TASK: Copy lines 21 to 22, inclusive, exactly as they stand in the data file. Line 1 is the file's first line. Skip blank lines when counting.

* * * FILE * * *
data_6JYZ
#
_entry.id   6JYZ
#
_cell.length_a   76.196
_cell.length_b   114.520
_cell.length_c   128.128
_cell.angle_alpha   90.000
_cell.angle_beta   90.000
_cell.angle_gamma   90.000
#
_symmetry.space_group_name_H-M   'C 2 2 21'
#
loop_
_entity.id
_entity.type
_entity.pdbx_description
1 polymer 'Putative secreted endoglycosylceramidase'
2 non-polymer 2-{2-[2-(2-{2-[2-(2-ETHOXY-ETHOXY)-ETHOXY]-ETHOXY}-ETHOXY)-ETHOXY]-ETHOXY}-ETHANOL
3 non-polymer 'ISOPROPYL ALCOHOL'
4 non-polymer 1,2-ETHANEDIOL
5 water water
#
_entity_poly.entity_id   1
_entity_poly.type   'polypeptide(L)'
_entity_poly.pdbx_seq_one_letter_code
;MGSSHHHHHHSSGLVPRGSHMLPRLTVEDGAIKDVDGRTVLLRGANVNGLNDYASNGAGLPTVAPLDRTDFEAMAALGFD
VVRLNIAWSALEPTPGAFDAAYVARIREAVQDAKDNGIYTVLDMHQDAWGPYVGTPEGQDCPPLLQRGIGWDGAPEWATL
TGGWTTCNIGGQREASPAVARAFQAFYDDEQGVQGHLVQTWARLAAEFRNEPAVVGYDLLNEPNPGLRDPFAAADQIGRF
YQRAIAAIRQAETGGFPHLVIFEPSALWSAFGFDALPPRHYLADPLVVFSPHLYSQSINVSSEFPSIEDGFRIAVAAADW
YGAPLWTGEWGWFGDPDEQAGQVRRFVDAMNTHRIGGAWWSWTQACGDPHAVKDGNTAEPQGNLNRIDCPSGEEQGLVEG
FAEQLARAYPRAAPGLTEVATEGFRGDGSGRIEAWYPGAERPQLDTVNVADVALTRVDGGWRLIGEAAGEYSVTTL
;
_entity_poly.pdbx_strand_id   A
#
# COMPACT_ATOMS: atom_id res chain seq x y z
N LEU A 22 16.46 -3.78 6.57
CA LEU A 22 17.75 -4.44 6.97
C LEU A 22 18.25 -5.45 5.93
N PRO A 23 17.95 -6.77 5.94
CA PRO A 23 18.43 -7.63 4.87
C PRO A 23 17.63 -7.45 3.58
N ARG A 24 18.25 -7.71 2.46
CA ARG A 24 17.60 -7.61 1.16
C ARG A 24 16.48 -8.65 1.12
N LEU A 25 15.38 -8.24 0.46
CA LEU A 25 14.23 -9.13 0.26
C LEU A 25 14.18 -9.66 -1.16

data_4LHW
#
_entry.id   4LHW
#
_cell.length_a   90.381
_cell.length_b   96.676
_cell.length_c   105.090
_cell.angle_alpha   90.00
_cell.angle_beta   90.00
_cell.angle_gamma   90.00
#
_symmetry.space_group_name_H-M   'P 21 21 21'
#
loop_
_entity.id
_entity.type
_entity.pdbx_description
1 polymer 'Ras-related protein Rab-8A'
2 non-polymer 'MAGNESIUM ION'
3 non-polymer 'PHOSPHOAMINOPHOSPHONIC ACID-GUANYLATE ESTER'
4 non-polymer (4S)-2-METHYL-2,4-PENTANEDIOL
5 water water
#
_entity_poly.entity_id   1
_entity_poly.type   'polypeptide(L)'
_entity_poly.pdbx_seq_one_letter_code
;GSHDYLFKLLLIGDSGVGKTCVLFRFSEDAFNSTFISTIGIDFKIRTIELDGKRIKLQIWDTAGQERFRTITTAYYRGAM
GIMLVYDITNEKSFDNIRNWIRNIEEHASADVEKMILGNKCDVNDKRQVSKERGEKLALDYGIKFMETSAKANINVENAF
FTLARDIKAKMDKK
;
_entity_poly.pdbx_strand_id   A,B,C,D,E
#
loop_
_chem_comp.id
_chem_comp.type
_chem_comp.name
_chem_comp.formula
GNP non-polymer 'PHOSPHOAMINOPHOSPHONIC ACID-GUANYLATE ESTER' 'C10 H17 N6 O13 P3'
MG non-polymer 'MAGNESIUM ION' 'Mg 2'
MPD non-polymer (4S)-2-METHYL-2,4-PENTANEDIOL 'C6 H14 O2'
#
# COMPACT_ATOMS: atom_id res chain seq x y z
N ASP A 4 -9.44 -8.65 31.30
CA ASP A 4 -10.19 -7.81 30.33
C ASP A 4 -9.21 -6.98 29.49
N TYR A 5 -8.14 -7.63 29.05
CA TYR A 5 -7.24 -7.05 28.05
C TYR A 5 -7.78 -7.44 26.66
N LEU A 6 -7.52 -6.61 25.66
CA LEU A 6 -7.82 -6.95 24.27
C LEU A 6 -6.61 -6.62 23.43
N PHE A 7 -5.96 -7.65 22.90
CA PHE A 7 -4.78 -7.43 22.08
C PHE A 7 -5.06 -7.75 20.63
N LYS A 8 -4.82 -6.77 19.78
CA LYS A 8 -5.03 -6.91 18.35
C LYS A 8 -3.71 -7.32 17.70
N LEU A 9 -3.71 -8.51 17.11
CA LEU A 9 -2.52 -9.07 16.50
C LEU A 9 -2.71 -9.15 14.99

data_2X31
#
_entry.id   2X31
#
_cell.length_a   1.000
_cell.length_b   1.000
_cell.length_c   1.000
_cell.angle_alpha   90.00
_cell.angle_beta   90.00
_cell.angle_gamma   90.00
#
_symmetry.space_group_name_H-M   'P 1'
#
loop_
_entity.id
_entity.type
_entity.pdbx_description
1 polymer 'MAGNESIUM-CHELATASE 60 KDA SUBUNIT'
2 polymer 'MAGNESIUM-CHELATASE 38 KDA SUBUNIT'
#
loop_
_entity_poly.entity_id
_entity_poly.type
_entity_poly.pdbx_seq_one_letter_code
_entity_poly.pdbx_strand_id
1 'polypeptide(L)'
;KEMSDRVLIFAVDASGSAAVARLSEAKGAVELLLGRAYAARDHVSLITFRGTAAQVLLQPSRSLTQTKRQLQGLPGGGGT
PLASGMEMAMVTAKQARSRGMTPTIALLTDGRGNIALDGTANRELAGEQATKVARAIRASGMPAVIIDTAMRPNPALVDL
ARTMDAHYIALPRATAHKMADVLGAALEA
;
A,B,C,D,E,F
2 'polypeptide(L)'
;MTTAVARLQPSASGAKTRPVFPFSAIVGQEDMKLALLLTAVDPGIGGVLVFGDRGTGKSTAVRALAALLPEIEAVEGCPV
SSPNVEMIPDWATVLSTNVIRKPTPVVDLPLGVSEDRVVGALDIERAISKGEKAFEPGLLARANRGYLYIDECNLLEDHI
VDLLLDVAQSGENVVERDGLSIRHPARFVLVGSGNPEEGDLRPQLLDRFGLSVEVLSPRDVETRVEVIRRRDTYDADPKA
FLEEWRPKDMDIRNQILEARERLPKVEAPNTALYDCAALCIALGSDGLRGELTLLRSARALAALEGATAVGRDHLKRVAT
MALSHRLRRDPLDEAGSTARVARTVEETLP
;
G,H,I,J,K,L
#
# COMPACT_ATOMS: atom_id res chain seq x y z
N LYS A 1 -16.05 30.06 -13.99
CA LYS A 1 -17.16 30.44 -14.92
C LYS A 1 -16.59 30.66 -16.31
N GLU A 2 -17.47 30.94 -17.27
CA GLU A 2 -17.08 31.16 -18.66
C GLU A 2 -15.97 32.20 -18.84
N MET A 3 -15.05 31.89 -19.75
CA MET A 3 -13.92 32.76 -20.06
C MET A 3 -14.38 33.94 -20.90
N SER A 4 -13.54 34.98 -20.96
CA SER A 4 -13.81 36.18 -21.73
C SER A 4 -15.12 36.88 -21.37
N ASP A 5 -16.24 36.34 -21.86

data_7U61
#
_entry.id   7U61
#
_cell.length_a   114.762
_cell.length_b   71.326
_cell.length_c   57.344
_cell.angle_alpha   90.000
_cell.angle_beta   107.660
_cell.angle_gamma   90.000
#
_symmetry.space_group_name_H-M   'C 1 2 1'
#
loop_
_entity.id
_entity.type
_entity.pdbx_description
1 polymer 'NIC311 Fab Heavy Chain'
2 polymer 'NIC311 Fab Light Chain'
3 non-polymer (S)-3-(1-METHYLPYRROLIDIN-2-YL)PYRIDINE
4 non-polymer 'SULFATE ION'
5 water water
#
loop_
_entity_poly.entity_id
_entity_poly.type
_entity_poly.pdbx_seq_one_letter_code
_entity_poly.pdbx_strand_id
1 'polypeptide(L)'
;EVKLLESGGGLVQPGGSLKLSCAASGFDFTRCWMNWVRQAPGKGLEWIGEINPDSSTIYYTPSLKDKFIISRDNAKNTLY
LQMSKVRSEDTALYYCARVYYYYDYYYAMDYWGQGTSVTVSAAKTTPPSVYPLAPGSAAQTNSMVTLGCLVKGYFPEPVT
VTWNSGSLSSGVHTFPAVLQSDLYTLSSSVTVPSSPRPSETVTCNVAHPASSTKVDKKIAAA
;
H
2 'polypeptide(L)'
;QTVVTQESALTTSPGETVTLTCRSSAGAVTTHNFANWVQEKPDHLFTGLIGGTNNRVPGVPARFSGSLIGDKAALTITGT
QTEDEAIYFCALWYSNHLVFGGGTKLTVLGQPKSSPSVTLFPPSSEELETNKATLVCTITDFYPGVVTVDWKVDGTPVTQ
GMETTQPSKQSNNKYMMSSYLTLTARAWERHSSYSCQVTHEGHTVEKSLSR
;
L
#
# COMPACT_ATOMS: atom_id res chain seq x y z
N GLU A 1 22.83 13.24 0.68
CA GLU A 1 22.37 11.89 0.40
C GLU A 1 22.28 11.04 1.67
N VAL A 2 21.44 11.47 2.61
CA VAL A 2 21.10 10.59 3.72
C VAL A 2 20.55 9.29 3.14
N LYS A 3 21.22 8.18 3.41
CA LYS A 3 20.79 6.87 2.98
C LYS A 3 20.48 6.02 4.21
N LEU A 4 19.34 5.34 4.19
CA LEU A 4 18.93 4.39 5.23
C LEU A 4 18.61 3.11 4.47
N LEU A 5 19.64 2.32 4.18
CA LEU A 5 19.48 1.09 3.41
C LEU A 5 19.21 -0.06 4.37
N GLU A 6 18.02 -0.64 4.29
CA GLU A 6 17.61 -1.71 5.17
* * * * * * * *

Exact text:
4 non-polymer 1,2-ETHANEDIOL
5 water water